I suppose there is not an Englishman throughout the world who is net delighted at the steps which have recently been taken to produce good relations between Great Britain and France. Is such a thing impossible with reference to our relations to Russia? Of course there will be dfficulties. There have been difficulties not for twenty-five but for fifty years with reference to France, but it has been shown that it is possible for two great nations to settle difficult questions between them without waiting for them to be cleared up by some great war. I do not believe that Russia has any serious aggressive designs on India. I do not believe in the Russophobia which has been displayed in certain sections of the Press. If we would do to Russia as we would wish to be done by a great deal of this bad feeling, which is so mischievous, might be avoided, and some settlement with regard to Asiatic matters might be come to. There is no reason to fear any aggression from Russia as far as Tibet is concerned. We ought to clear our minds of that idea. But there is another point. The Resolution before the House is to authorise military measures to be taken for the protection of Englishmen who are now in Tibet by the orders of their own Government and in the service of their King. This country will not allow them to be deserted. Whatever view may be entertained with regard to the wisdom or unwisdom, the necessity or the futility, of the present political Mission, we are bound to see that those who have gone on that mission are rescued with all the power we can put forward. We now ask the Prime Minister to tell us whether he adheres to the despatch of 6th November. If that policy is adhered to we shall have done our best to avoid the dangers which have been pointed out. If the Government at home are firm in that policy, the Indian Government can carry it out without much difficulty, all danger of friction with other owers will be avoided, and those difficulties which have long perplexed the Indian Government with respect to Tibet will be materially diminished.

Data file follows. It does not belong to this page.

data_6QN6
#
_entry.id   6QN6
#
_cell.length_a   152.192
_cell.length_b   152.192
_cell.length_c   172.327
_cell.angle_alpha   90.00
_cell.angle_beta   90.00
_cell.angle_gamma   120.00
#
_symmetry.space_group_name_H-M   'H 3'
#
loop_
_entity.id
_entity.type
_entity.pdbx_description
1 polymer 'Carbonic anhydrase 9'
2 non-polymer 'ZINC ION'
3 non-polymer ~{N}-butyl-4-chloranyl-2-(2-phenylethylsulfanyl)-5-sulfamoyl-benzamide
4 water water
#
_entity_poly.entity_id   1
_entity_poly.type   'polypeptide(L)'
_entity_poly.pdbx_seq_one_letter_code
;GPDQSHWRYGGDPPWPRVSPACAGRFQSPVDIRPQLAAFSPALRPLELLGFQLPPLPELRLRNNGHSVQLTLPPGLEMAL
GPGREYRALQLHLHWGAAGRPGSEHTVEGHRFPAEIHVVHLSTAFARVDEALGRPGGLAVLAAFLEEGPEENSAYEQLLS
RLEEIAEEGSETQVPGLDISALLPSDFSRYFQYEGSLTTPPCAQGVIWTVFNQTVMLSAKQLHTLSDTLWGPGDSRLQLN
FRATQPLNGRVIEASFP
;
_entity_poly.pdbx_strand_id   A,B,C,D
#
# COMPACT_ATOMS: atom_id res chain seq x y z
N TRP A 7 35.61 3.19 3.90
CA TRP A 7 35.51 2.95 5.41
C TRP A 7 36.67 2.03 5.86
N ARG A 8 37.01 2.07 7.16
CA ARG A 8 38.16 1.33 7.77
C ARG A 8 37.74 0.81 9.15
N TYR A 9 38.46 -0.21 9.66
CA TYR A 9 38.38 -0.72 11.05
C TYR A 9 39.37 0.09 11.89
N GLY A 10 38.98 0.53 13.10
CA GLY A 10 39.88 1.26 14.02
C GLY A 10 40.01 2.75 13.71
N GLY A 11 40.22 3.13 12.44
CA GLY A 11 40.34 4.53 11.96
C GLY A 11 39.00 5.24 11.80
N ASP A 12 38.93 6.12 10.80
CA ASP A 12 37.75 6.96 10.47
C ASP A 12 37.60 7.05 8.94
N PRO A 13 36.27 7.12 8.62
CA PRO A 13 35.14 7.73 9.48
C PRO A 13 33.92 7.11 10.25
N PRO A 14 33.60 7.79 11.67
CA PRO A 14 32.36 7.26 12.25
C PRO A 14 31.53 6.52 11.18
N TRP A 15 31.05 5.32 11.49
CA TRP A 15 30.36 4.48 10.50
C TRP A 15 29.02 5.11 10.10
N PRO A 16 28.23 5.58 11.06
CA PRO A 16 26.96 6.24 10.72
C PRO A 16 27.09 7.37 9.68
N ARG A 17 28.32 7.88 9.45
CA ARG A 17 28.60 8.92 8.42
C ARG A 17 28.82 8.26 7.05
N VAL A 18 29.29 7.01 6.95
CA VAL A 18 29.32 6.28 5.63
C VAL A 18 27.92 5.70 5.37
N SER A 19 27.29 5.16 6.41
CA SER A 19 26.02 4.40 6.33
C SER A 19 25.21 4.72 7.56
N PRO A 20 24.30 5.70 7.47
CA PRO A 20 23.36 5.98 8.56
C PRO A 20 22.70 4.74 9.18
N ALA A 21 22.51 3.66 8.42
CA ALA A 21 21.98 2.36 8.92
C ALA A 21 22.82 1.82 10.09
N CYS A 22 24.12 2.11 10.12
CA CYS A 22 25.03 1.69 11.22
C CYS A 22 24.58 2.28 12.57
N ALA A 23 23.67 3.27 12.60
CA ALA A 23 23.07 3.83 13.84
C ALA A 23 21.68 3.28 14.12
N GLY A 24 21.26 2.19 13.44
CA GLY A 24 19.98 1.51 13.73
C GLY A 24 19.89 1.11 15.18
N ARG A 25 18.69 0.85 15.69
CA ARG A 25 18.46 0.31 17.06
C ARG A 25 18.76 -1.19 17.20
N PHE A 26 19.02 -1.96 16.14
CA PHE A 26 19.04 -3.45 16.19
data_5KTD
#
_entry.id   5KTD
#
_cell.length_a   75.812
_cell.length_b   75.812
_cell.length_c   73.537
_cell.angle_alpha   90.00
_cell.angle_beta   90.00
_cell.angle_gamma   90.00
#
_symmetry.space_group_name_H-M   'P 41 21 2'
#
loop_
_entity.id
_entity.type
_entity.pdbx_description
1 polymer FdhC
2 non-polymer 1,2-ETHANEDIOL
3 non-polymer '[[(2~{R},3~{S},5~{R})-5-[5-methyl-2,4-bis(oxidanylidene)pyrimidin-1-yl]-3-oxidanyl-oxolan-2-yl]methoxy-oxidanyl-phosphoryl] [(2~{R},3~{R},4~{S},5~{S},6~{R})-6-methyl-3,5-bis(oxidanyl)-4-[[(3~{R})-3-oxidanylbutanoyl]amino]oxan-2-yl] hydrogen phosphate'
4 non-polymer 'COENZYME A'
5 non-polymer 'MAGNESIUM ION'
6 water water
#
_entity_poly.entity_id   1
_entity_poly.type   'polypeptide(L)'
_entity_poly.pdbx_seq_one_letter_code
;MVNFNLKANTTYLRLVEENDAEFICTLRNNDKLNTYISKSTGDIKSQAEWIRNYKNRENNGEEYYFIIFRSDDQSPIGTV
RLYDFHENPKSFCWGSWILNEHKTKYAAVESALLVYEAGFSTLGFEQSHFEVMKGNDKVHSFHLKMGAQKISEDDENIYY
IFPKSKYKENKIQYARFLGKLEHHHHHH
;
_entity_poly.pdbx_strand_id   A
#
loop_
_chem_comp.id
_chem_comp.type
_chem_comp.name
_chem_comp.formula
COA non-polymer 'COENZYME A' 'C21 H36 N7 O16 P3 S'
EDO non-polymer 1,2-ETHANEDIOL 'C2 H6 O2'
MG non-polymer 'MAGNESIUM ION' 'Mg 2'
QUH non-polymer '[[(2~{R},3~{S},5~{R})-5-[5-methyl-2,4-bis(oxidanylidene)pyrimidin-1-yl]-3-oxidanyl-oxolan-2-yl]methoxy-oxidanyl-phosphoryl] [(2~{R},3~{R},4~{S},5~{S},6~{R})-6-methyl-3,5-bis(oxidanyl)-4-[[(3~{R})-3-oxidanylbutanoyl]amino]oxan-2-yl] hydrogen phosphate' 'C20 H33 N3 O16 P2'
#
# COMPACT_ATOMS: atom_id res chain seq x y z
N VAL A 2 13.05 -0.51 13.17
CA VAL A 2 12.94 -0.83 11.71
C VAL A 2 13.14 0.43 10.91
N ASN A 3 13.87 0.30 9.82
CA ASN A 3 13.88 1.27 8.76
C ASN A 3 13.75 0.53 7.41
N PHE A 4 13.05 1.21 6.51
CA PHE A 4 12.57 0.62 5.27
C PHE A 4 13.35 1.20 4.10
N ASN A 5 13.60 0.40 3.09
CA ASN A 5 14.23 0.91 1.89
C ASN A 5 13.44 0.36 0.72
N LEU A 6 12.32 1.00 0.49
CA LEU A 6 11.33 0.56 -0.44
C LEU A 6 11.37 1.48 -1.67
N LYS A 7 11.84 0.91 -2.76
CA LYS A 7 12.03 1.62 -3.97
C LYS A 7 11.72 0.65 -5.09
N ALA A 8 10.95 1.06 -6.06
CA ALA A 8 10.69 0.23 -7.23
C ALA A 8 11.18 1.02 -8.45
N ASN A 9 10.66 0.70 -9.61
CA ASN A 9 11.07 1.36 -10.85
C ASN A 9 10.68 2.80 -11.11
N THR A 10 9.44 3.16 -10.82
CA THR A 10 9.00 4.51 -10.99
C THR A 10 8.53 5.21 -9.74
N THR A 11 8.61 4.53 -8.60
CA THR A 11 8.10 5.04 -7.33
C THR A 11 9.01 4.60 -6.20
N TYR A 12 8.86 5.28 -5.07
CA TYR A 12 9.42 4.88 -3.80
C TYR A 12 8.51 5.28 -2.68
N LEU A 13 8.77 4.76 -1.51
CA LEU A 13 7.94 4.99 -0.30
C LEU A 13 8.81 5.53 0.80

The right hon. Gentleman who has just sat down dealt with the caution and the moderation which we should all expect from him, partly owing to his native character and partly owing to the high and responsible office which he has filled, with the criticisms on the policy which the Governments of India and of this country have adopted in reference to this Mission. Indeed, I do not think that the right hon. Gentleman has associated himself with any of the criticisms which have been passed by hon. Gentlemen on the other side of the House on the original inception of this Mission, and I think the right hon. Gentleman was right. Because if hon. Members will divert their minds for one instant from the legitimate desire to attack His Majesty's Government and will in imagination put themselves in the place of those who here and in India are responsible for the government of that great dependency, they will feel that no other course than that which was adopted was open. There was on the part of the Leader of the Opposition and of other Gentlmen, apparently, a disposition to minimise the causes which had produced this Mission in Tibet. They regard the pulling down of boundary pillars as a small matter, and the occupation of fragments of pasture land as a tiling that can be passed over, and they have demonstrated that nothing has occurred between Tibet and India which is worth the cost and risk involved in this Mission. That kind of political arithmetic is rotten from the beginning. You cannot by merely summing up the matter dealt with by diplomacy say that this or that course ought to be pursued. Is it suggested that we were indefinitely to allow the Tibetan Government and its subjects to violate the solemn treaties entered into by them? There is no chance of a Tibetan invasion of India. Nothing that they could do unassisted is going to imperil our rule in India; and, therefore, I presume, hon. Gentlemen suppose that no cause of offence that ever could be given by the Tibetan Government to the Indian Government could be more that that the letters written by the Indian Government to the Tibetan Government should be returned unanswered. You cannot conduct the affairs of contiguous States in that manner; and if the Indian Government, who, after all, depend absolutely on the opinion held of them by their own subjects, are to allow themselves to be openly flouted in this way by a neighbouring State, it is inevitable that sooner or later the view now rightly entertained of the Government in such places as Sikkim and Nepal will suffer decay. We shall be thought to be a people incapable of maintaining our obvious and admitted rights, and not only Orientals, but all men turn to those whom they think will maintain the rights which it is their duty to safeguard.